Overhead expense disability insurance – tax consequences
The case of Beliveau v. The Queen, 2018 CCI 87 considered the tax treatment of disability insurance benefits that covered a professional dental surgeon’s overhead expenses during her period of disability.
Her insurance policy reimbursed expenses the dental surgeon incurred to continue her professional practice during her period of disability. These reimbursements were included in Beliveau’s income. Complicating the situation was the fact that Beliveau paid for her insurance coverage with her own after-tax dollars and did not deduct the premiums as a business expense even though she could have.
Because income-replacement benefits received from insurance purchased with after-tax personal dollars are non-taxable, the court distinguished Beliveau’s income-replacement disability benefits from the overhead expense reimbursements she received.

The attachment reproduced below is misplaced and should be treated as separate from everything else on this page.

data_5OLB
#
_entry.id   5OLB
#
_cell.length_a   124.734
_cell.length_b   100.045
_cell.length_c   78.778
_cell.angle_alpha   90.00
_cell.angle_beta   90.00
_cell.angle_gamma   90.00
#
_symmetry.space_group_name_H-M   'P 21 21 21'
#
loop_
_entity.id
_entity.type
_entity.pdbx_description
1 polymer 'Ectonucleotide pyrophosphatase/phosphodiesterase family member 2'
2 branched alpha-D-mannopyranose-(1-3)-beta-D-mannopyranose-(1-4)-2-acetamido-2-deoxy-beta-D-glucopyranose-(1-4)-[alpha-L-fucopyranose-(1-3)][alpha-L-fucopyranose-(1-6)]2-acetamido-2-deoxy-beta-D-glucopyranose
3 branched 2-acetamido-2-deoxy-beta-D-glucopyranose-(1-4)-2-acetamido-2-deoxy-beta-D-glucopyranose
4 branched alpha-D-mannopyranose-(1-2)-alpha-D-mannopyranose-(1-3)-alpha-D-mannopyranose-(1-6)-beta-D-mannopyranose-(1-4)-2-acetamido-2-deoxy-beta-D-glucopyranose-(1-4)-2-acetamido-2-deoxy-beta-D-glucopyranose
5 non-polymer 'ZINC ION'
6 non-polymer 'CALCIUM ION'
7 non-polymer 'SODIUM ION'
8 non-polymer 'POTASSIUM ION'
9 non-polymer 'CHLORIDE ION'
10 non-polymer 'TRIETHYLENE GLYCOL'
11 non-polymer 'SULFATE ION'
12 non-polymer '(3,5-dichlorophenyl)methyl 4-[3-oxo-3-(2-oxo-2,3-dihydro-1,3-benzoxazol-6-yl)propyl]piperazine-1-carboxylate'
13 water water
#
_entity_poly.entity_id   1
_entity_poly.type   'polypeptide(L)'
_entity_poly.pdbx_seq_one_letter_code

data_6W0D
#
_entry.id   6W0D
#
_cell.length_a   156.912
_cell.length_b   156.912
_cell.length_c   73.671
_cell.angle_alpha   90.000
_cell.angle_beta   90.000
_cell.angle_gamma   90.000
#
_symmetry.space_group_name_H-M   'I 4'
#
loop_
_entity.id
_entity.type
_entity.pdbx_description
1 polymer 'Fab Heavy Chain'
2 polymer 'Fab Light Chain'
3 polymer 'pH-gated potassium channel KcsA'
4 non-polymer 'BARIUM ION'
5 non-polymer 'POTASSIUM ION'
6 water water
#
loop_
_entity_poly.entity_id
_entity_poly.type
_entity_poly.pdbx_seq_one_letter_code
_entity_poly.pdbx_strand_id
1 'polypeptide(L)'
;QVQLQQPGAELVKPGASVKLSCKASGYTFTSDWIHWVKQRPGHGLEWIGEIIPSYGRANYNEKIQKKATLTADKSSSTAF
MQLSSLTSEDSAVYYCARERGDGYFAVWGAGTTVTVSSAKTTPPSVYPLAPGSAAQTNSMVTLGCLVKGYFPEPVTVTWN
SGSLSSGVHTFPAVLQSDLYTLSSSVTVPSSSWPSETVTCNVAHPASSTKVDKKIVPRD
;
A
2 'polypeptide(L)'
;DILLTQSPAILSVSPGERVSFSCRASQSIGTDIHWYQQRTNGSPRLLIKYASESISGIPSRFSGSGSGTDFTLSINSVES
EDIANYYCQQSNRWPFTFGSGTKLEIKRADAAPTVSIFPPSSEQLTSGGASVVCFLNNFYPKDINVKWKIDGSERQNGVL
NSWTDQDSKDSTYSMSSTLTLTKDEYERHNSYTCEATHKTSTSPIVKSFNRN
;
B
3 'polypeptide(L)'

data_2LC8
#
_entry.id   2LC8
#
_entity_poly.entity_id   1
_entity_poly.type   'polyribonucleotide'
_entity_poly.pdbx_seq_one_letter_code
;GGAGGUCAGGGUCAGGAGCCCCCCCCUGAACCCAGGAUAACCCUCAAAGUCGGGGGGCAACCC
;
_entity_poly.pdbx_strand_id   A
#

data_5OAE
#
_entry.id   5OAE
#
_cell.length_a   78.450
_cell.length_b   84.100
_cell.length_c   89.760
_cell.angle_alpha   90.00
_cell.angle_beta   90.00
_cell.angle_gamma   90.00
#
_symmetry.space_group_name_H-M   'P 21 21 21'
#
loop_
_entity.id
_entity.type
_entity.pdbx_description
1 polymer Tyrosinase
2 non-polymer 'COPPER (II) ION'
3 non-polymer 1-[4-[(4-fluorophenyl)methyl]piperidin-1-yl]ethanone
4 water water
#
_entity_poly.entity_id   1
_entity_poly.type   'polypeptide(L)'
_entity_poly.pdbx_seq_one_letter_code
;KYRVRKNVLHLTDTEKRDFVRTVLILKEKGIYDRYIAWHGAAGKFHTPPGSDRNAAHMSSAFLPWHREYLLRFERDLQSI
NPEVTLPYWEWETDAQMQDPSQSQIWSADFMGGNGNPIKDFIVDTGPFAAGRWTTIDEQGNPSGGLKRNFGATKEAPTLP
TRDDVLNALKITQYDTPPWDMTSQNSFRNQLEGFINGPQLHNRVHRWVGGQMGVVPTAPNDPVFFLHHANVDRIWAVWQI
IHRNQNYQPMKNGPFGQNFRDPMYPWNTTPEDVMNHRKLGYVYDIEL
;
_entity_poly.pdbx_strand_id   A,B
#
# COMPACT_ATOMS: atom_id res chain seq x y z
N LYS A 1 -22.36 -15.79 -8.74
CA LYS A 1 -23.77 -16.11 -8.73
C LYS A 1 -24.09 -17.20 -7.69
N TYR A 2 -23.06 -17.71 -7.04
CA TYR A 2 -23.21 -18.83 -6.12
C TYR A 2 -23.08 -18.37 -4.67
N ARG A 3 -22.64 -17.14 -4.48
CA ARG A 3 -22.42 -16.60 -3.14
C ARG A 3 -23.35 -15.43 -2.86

Overhead expense benefits “are not of a personal nature and are supposed to replace the operating expenses of the appellant’s practice which are included in calculating the net income derived from the operation of the practice and deducted for income tax purposes.”
The court found Beliveau not deducting the premiums and paying for them with personal dollars “did not change the nature of the benefits received, nor their tax treatment.”
Archived IT-223 dated May 26, 1975 outlines the tax treatment of overhead expense coverage and this has not changed: premiums are deductible; the actual expenses incurred are deductible, and any benefits payable under the overhead expense coverage are included as income.